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Rezahn’s Story: Blue Shield Fellowship Helps UC Berkeley Student Pursue Career in Public Health and Environmental Science

Blue Shield of California’s five-year partnership with UC Berkeley School of Public Health supports 100 students from communities underrepresented in health care and public health.

This news story is also available in Spanish.

When Rezahn Abraha was 7 years old, her family emigrated from Japan to California. Even from an early age, Abraha recognized this big cultural shift, making her more aware of racial inequities in her new home including great disparities in educational opportunities, environmental conditions, and health outcomes between communities of color and their white counterparts. This set Abraha on a lifelong journey to advance equity in public health.

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Rezahn Abraha

As Abraha got older, she became interested in climate change and how low-income communities of color were disproportionately impacted by extreme heat and other negative environmental factors. She saw how these factors were wreaking havoc on people’s health, and this ignited her passion to do something about it. She decided to pursue an environmental sciences degree at the University of California, Berkeley.

“I struggled to put myself through undergrad,” said Abraha, whose family was mid- to low-income with five children. “I wanted to continue my studies on the intersection between environmental science and public health, but I couldn’t afford graduate school.”

Thanks to the Blue Shield of California Health Equity Fellowship, Abraha received a scholarship to the UC Berkeley School of Public Health to help cover tuition and some expenses for her graduate studies.

In its third year of Blue Shield of California’s five-year partnership with UC Berkeley, the fellowship has attracted a diverse cohort of graduate students who don’t have the financial resources to pursue advanced degrees. Fellows are racially and ethnically diverse, with different gender identities, sexual orientations, class backgrounds, family experiences and international origins. Sixty-three percent of fellows identify as first-generation, and 82% hail from historically marginalized communities.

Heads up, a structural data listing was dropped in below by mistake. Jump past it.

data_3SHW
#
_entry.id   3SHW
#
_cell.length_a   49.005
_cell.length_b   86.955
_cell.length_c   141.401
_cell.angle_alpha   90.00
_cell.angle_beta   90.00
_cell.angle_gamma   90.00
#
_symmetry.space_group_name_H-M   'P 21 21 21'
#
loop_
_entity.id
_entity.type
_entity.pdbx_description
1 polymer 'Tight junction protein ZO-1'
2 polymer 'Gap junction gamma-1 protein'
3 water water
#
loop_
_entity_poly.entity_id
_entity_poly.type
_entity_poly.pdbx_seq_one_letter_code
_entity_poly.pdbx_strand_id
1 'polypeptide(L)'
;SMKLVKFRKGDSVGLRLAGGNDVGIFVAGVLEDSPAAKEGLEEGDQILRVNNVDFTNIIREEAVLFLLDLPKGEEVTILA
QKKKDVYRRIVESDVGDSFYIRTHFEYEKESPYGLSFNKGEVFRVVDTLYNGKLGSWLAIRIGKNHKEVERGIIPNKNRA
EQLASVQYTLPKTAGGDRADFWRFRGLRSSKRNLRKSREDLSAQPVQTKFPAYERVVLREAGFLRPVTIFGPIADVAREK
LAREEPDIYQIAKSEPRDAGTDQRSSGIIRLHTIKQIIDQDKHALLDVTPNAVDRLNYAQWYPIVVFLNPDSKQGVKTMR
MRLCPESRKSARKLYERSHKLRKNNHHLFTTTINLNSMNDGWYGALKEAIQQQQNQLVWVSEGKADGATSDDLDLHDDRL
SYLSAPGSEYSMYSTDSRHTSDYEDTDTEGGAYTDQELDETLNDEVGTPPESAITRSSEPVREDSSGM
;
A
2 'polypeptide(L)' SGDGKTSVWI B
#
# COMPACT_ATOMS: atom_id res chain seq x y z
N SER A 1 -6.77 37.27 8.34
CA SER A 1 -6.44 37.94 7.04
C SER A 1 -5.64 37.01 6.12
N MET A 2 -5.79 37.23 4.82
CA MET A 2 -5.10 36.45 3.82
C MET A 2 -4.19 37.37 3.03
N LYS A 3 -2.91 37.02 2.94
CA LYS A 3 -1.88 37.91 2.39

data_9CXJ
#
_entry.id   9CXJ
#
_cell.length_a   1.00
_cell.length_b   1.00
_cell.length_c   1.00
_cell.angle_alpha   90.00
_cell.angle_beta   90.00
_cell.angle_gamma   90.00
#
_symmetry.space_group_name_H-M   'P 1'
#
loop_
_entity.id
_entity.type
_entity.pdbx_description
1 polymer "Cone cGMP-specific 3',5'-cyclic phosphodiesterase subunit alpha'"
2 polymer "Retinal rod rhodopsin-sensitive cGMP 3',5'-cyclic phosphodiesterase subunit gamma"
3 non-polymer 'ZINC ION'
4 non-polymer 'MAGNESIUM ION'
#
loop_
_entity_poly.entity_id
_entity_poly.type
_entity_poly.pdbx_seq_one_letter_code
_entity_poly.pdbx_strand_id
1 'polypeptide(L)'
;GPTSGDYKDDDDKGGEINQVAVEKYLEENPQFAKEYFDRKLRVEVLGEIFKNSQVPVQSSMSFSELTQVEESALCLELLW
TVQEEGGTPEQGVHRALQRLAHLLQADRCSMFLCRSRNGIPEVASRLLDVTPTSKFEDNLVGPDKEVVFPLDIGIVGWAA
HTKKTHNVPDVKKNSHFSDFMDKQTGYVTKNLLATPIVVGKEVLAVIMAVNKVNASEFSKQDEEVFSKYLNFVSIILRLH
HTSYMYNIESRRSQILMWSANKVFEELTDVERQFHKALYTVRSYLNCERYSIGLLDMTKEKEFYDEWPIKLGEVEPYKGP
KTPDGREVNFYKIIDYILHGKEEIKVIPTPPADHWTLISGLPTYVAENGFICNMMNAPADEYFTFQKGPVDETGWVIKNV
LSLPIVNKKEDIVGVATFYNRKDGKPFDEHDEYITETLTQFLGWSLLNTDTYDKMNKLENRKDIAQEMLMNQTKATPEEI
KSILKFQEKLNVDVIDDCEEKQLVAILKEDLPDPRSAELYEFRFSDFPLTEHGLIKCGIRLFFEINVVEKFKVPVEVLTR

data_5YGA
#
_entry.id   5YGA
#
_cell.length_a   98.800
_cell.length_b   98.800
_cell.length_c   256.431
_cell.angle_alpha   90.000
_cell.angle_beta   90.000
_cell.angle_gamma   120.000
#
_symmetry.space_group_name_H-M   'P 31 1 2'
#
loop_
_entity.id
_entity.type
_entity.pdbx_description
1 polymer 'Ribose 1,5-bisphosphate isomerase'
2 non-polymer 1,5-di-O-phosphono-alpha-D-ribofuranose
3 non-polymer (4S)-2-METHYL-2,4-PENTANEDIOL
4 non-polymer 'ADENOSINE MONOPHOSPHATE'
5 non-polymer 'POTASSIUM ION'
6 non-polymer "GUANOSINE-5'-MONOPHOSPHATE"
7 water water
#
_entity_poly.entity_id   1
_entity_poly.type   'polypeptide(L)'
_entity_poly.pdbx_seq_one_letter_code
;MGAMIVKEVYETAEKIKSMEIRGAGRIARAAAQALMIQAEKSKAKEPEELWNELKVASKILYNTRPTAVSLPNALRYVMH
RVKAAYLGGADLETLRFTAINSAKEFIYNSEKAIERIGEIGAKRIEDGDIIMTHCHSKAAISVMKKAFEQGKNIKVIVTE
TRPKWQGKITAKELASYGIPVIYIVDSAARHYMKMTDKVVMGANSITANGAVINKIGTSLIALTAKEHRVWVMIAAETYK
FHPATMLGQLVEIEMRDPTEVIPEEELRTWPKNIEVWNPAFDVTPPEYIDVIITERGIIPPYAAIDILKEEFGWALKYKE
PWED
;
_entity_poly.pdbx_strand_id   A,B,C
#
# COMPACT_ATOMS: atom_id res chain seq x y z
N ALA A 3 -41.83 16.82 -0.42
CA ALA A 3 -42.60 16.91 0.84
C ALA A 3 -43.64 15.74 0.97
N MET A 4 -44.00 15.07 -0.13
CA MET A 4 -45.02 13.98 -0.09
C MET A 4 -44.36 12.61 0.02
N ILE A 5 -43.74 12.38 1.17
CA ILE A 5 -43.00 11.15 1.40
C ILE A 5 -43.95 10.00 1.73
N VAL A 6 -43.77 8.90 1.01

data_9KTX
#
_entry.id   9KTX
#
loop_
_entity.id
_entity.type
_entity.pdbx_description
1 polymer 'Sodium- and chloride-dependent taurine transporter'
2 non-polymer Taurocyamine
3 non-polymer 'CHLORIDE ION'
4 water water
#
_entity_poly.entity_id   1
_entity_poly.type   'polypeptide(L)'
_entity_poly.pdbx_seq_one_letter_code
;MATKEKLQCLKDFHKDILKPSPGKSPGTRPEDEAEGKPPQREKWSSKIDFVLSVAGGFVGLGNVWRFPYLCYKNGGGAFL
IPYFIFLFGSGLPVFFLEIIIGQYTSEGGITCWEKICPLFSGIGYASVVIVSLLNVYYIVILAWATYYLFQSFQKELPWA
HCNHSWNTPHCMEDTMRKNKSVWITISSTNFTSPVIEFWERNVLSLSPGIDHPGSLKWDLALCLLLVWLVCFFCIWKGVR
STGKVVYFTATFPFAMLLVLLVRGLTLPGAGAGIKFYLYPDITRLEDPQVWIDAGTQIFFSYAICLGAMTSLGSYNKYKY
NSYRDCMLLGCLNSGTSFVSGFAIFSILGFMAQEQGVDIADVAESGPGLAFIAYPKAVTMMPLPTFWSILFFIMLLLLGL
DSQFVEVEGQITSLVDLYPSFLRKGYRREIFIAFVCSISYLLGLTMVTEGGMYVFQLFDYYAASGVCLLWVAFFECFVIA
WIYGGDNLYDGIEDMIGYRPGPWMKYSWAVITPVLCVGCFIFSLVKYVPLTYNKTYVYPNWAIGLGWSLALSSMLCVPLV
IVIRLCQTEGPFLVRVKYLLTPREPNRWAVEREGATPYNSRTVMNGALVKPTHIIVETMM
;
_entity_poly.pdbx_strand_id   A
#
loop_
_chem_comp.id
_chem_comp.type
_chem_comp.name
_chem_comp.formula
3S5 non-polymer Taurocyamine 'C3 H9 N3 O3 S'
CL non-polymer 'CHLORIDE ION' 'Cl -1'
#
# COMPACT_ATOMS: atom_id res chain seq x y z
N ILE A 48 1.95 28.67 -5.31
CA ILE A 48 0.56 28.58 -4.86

During the program, fellows are placed in internships, attend workshops on public health careers and have networking opportunities with people already working in the field. Abraha’s internship was with the California Department of Public Health, which allowed her to contribute to initiatives addressing air pollution in Fresno, a community heavily impacted by environmental injustice.

The Health Equity Fellows gathered at Blue Shield of California’s Oakland headquarters, April 2024

The fellowship has also exposed Abraha to a variety of career paths, from advocacy to academia to government and industry, broadening her perspective on how to effect meaningful change. Importantly, the camaraderie among students of color in the program also provided Abraha with a sense of belonging and encouragement.

“The fellowship offered me a sense of community,” she said. “It was great to connect with other students of color and share our experiences. It helped me get through grad school.”

Jackie Ejuwa is Blue Shield of California’s vice president of Health Transformation. She leads the company’s health equity team, which oversees the Health Equity Fellowship.

“In the realm of public health, diversity isn't just a buzzword; it's a crucial element for addressing the disparities in health outcomes for communities of color,” said Ejuwa. “The diversity of the program enriches the learning environment, ensuring a broad spectrum of perspectives and lived experiences. Fellows take not only their degrees but also their lived experiences into the field, making our healthcare system more equitable through their work and career contributions.”

Abraha graduated this June and is now pursuing work in one of two directions. The first is public health community outreach, to ensure that marginalized communities have access to the resources needed to protect themselves from negative environmental factors like extreme heat and pollution. The second is research to inform policies to improve health outcomes for communities of color.

The Blue Shield of California Health Equity Fellowship at UC Berkeley will continue for another two years, empowering students like Abraha to pursue their passions and address pressing public health issues. As Abraha and her peers continue to make strides in their careers, their impact will be felt far beyond the confines of academia, creating positive change in communities across California.